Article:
Study looked at routes to growth for 2020

Millward Brown Vermeer, owner of BrandZ – the most impressive databank of brand metrics on the planet – embarked in 2015 on a study to shed light on the challenges marketers face as they hurtle towards 2020. The methodologies were both qualitative and quantitative, involving 10,000 participants from 92 countries, and drawing on the 30,000-brand BrandZ database itself. The objective was to look at how marketing departments could be better organised for ‘growth in a changing world’.

The study was able to use quantitative data to divide brands into two broad
achievement camps: ‘over-performers’ and ‘under-performers’. It then looked at a range of variables and assessed the importance of each by mapping the effect they had in helping brands make it into the ‘over-performer’ camp. Of all the potential
influences for success, capability-building was No. 1:

‘Of all strategic levers to drive competitive advantage, building marketing capability was identified as the most important.’

Millward Brown Vermeer

Again, working from quantitative data looking at what makes an ‘over-performer’, that key conclusion was deepened with more nuanced observations:

‘State-of-the-art marketing capabilities drive higher revenue growth. The capabilities with the highest growth correlation are Consumer Understanding, Brand Positioning and Brand Strategy’

Millward Brown Vermeer

‘When it comes to building marketing excellence, over-performing marketing organizations have a clear quantity and quality advantage in their trainings. On average, their employees receive 20% more training days, each of them more tailored to their company’s unique challenges and way of marketing.’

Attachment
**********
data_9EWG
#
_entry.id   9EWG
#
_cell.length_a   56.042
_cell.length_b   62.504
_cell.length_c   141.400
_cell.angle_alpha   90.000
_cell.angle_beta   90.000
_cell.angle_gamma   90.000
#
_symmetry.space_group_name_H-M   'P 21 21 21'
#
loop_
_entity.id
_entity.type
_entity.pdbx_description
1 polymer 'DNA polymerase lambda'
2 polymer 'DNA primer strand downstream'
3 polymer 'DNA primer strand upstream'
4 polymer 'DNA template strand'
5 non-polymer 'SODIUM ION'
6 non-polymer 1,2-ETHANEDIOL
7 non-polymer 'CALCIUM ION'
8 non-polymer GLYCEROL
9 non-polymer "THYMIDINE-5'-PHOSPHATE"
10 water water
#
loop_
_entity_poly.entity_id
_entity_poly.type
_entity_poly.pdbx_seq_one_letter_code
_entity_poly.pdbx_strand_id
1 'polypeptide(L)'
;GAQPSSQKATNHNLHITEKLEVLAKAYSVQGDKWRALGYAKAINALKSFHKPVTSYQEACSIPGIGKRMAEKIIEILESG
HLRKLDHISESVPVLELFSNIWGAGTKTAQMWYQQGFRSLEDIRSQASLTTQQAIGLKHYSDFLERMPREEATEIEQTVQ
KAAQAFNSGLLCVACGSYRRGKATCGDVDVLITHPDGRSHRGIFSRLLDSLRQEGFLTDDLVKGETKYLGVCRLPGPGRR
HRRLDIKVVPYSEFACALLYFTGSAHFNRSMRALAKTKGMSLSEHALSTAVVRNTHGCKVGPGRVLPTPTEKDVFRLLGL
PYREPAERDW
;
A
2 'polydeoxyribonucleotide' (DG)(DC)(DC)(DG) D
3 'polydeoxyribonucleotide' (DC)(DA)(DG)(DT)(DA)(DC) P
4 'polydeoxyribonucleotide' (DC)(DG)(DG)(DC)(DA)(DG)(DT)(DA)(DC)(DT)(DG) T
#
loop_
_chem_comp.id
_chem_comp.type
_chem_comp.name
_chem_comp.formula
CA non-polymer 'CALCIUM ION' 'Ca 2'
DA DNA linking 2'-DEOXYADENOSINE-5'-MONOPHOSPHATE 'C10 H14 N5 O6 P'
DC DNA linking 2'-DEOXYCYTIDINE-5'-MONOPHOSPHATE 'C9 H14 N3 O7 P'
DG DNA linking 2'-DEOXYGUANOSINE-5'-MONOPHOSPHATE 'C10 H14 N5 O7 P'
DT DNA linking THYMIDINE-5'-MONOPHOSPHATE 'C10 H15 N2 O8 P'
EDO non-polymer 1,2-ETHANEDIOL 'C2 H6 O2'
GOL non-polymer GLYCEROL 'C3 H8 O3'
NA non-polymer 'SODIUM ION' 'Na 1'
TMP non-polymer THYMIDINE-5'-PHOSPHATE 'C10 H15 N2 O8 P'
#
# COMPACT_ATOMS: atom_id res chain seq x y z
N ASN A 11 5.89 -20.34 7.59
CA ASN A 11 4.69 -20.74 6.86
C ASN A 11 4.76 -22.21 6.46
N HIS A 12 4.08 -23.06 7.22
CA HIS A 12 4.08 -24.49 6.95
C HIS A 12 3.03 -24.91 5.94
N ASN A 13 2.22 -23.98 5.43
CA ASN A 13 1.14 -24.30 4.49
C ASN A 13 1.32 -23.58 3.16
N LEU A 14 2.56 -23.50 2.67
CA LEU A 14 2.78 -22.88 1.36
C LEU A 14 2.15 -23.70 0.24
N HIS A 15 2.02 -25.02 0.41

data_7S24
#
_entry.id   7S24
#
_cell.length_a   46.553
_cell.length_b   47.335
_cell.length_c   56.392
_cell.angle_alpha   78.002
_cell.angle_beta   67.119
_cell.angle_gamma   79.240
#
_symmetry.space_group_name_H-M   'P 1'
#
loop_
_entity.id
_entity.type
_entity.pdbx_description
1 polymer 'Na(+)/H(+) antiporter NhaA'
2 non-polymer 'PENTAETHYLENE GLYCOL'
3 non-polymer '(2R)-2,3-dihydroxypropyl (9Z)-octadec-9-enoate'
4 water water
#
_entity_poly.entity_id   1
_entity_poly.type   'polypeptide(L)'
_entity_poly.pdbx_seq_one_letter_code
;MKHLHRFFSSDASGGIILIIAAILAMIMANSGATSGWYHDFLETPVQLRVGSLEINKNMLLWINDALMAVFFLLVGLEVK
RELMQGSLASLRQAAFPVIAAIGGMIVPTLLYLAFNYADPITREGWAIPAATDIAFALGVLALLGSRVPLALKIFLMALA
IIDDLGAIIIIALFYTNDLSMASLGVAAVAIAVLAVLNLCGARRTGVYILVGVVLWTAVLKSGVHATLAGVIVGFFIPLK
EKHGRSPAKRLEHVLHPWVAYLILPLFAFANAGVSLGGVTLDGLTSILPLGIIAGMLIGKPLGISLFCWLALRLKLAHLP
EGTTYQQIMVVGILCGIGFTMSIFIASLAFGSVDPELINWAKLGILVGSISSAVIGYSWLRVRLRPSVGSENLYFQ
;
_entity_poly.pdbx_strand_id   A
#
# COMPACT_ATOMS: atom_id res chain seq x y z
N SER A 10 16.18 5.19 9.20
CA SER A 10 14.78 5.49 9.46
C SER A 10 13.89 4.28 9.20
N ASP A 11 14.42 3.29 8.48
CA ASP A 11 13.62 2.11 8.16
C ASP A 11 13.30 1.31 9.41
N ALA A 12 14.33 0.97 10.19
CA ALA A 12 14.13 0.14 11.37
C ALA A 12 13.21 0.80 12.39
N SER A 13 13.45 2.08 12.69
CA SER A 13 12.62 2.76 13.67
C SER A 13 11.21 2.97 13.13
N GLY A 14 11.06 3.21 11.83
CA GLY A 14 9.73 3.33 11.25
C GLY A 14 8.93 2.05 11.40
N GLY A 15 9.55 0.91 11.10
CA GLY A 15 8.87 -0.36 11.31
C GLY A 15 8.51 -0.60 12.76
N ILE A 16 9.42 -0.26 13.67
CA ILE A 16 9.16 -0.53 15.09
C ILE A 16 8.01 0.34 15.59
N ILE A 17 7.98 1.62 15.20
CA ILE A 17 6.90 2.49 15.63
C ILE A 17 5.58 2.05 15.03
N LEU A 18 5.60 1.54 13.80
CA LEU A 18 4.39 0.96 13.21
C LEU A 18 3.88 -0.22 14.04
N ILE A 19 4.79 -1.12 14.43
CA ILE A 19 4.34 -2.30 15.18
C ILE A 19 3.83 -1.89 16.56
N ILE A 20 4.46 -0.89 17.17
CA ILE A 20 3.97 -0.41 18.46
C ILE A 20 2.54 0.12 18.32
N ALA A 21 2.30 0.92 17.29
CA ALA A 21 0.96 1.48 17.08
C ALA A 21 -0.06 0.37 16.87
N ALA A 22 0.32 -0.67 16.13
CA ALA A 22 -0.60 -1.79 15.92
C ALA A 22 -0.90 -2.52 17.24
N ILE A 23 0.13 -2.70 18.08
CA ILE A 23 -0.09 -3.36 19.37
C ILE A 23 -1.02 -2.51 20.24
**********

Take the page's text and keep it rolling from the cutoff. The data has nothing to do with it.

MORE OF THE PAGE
Millward Brown Vermeer

Driving performance

The M2020 study is not the only one to highlight the importance of marketing capability in business growth, although it is by some way the most comprehensive. Among those who have independently reached similar conclusions are McKinsey, in a 2015 paper entitled ‘Building marketing and sales capabilities to beat the market’ (see below) and Forbes, which reported in a 2014 article that ‘70% of organisations cite capability gaps as one of their biggest challenges’.

‘Companies with better marketing and sales capabilities grow faster’

McKinsey & Co March 2015

‘Revenue growth at companies with more advanced marketing and sales capabilities tended to be 30% greater than the average company within their sector’

McKinsey & Co March 2015


McKinsey paper showed the correlation between capability and growth

That McKinsey paper concluded with a statement few business people would disagree with: ‘Consistent growth is difficult; consistent outperformance rarer still.’ Here’s what it went on to add: ‘Yet many companies still fail to develop their marketing and sales capabilities to drive performance.’

Yes – the temptation to cut is always there. In a diffuse discipline like marketing, where the effects of decisions and interventions can take time to play out, budgets for training and continuous development are always under threat – seen as ‘optional’ to unenlightened eyes. It’s time to hit back against that ignorance. For those who need to fight for capability-development budgets, the evidence for effectiveness is there.